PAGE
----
Bias Training

Aug 28, 2019 by

The Department of Education’s mandated “bias training” could be the “third rail” of education controversies, but that potential can be negated simply by touching that third rail and discovering one can be energized instead of being electrocuted by it. Metaphorical “third rails” can be rendered benign.

All it takes is a little courage and a surge of objectivity.

The pursuit of racial harmony is society’s most high-stakes priority. Some people who say that, in the absence of guaranteed understanding, the recognition and remediation of harsh truths is a risky business and unless there is complete success, which is unlikely, introspective analysis could make matters even worse.

The Department of Education sparked selective outrage and ignited a firestorm that simple logic could easily extinguish: educators must be made aware of biases, usually inherent and often subconscious, that may enter into their relationships and understanding of students.

The training is a sublime conception that, nonetheless, lends itself to misinterpretation, a good portion of which is deliberate.

For the bias training to be a healing enterprise rather than one that rends unity asunder, it will need to be executed with the care of a surgeon doing the most delicate microsurgery. It is essential that the candid presentations not alienate people prone to feeling targeted for a guilt trip or else a golden opportunity will be lost.

If not done right it will backfire.

We must keep “our eyes on the prize”, which is unity and reconciliation, not accusation and racial/ethnic balkanization.  It is an over-arching lesson in bringing not just people together, but peoples.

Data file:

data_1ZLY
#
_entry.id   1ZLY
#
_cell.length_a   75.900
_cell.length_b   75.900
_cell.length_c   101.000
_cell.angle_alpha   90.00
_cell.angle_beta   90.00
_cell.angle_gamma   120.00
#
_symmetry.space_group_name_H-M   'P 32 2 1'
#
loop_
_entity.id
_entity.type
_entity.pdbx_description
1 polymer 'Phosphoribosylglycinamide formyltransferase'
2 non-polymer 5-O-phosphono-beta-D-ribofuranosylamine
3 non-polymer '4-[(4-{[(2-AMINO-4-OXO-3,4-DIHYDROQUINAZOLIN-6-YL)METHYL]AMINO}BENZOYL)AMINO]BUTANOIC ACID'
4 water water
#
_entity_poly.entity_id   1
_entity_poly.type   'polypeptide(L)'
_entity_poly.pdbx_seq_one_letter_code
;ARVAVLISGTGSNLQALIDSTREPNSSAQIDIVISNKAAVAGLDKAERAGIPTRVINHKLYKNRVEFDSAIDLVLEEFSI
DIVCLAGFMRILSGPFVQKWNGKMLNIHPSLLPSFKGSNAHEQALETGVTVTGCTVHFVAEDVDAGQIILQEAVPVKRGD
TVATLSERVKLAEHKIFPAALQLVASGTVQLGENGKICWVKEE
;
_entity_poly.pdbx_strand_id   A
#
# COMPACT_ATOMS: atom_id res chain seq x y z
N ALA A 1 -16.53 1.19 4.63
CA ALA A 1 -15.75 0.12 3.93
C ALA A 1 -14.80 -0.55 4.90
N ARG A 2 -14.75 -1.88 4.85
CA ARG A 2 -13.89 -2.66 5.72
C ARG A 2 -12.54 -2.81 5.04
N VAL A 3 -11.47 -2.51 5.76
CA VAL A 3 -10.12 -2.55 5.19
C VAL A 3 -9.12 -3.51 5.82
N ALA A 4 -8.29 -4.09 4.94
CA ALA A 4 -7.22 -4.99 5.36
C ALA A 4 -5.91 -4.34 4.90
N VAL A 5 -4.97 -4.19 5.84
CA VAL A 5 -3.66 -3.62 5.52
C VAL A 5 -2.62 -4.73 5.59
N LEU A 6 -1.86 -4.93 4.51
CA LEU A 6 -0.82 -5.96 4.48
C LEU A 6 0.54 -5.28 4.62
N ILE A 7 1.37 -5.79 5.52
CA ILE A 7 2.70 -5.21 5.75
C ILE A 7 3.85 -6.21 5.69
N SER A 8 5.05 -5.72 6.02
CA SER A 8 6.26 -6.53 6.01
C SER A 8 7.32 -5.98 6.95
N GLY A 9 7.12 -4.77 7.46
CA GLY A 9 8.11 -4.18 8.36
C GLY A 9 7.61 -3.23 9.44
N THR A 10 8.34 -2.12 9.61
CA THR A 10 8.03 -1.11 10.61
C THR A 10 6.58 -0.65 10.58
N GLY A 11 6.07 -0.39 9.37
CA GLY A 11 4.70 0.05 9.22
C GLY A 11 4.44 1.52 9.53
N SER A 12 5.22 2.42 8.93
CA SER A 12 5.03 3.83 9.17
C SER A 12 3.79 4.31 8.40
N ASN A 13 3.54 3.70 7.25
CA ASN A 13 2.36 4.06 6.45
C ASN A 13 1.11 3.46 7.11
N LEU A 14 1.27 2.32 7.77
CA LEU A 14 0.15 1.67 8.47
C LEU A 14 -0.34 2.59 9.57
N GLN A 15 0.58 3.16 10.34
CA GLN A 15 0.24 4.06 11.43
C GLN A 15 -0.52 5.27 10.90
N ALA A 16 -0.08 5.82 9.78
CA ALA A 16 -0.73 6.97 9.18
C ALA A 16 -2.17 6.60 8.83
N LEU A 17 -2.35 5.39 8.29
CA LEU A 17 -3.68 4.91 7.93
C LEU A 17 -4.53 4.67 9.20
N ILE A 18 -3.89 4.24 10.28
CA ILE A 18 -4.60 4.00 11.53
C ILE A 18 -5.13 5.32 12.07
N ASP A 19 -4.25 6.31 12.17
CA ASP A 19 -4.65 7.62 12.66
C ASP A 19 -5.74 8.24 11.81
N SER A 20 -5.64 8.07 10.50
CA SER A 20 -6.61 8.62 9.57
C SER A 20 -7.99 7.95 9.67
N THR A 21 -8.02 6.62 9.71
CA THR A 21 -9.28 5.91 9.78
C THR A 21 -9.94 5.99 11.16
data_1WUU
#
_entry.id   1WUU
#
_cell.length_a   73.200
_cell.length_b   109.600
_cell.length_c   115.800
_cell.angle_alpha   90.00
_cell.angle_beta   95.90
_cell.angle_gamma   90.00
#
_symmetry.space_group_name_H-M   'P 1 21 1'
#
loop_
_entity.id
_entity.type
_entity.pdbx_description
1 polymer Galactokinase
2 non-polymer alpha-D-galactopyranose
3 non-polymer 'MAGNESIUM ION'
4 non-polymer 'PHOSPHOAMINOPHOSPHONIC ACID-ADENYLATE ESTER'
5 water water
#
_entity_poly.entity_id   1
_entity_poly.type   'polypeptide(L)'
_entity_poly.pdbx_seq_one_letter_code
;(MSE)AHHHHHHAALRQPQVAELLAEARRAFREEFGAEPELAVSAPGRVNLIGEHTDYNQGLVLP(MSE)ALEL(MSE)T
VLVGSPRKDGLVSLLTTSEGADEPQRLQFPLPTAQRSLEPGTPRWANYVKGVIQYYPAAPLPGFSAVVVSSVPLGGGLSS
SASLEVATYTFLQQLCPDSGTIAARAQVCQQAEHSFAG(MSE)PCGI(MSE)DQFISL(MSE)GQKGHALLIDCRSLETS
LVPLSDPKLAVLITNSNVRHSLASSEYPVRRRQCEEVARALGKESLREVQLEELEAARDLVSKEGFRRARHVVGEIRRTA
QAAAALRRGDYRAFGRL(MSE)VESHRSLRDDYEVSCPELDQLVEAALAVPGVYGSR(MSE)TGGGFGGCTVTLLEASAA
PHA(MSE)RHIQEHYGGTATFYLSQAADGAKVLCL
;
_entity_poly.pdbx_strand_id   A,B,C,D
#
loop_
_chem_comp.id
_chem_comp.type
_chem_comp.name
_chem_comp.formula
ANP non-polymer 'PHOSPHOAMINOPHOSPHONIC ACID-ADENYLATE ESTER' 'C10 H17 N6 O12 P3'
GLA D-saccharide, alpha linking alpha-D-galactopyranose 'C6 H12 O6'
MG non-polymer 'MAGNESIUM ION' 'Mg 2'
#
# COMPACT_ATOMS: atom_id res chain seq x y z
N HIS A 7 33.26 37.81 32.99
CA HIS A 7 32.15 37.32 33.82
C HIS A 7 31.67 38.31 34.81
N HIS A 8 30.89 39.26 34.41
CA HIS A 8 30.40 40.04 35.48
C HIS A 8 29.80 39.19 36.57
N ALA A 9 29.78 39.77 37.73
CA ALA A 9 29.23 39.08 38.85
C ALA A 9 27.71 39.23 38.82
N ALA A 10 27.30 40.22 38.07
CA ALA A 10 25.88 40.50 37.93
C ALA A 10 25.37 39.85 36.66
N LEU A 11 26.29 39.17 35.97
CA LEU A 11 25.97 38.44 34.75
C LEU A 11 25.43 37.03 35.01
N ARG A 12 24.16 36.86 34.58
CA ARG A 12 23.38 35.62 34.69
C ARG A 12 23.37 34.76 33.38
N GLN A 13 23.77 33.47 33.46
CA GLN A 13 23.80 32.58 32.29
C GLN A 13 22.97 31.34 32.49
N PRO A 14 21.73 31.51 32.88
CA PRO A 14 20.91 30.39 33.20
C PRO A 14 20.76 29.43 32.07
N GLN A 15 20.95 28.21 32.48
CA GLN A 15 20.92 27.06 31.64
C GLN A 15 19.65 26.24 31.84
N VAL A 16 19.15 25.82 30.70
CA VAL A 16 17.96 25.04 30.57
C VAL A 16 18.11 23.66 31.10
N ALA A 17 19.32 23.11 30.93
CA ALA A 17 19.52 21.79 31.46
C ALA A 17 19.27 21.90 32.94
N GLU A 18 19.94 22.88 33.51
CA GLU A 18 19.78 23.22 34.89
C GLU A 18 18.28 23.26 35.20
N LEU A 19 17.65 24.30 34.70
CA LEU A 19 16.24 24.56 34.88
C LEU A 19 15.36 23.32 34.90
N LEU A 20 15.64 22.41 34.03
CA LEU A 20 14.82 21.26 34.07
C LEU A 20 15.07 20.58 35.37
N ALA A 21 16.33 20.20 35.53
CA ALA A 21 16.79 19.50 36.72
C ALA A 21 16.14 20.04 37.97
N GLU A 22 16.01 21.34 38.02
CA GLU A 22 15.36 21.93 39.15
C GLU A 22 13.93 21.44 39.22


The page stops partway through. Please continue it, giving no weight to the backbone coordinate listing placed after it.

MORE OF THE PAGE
Teaching tolerance is harder than rocket science. Shouldn’t be, but “that’s life in the big city”.

Without the acknowledgement of hard facts, of which it is impossible to be removed because of the passage of generations, there can be no meaningful progress. To some degree, this demands unforgiving self-identification.

To emphasize common humanity it is  necessary to admit to common victimhood. This needs to be done without relegating to equivalency the groups that the American legacy has particularity afflicted,They are unique, even though injustice is universally endemic.

The bias training should be an intense “no holds barred” affair, not lacking indictment and confession.  But it must steer clear of alleging collective guilt by monolithic cultures and not allow small misrepresentation to get in the way of greater truths.

Reality, bitter as it has been historically and abidingly, must not be soft-peddled by means of simplification or revisionism.  It must be presented in accurate context, bearing in mind that racism is a context that can never be distorted into a favorable or flattering context.

For the lessons we learn to endure, be remembered and applied, we must not let fade from our consciousness the horror of their original structure and warped “integrity”.

And we cannot come to grips with the painful lessons of history if they are expressed in terms that sound like political manifestos.

Some of the positive reviews I have received regarding the bias training have come from folks who were intensively skeptical at first. They are relieved not to have been subjected to hyperventilated rage and that the training does not aggravate suspicious or exacerbate divisions or foster a “turn-the-tables” advocacy of racial preference or dominance.

No  schism-hustlers on board. No mean-spirited opportunists entertained.

The aim of the bias training is to re-assemble the nation into more of an organic family. Righteousness is not a sectarian province and the franchise to thrive cannot be gerrymandered by race.

Let’s hope the bias training is deftly integrated into a broad spectrum of subjects. Although bias is not central to every classroom unit of study all the time, it has often affected the course of history at least indirectly in ways that hardly anybody imagines.

The Department of Education’s heart is in the right place, but are the curricula aligned to it?

Ron Isaac

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